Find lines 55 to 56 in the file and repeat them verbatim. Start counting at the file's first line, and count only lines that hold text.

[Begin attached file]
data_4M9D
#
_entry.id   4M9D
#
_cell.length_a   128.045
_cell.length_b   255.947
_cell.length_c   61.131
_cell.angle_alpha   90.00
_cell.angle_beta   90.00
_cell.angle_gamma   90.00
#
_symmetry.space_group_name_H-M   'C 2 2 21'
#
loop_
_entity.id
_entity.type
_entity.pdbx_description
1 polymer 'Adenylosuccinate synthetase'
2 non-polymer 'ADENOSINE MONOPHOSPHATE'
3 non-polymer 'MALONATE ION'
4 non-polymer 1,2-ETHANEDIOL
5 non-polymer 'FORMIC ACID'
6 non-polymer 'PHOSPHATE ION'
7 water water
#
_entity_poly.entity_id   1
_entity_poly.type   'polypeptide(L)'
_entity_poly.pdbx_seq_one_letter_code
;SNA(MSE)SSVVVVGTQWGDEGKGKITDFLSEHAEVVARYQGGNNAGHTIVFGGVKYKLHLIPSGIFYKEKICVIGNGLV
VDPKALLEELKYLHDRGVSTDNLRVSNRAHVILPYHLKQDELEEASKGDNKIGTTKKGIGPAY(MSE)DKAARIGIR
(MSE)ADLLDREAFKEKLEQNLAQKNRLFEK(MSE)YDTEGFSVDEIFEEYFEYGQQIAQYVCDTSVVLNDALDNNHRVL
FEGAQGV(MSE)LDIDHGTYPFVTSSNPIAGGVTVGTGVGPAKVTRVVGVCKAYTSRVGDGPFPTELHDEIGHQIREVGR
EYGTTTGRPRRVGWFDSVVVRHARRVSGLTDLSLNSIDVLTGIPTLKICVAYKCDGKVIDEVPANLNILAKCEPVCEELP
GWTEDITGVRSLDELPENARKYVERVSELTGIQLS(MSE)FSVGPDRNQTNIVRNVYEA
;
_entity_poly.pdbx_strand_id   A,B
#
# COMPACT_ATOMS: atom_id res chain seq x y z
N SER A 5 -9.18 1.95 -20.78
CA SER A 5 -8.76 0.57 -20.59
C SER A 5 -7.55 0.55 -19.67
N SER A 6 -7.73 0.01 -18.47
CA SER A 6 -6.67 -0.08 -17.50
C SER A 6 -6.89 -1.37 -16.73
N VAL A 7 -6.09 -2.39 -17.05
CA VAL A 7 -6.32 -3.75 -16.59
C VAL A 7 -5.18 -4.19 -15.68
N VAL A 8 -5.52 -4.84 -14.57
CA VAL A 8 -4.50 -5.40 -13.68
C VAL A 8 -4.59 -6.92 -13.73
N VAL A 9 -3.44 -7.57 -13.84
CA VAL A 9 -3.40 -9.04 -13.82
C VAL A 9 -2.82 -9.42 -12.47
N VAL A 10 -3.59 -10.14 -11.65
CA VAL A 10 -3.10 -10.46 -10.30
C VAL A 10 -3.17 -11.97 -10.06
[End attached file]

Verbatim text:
CA VAL A 10 -3.10 -10.46 -10.30
C VAL A 10 -3.17 -11.97 -10.06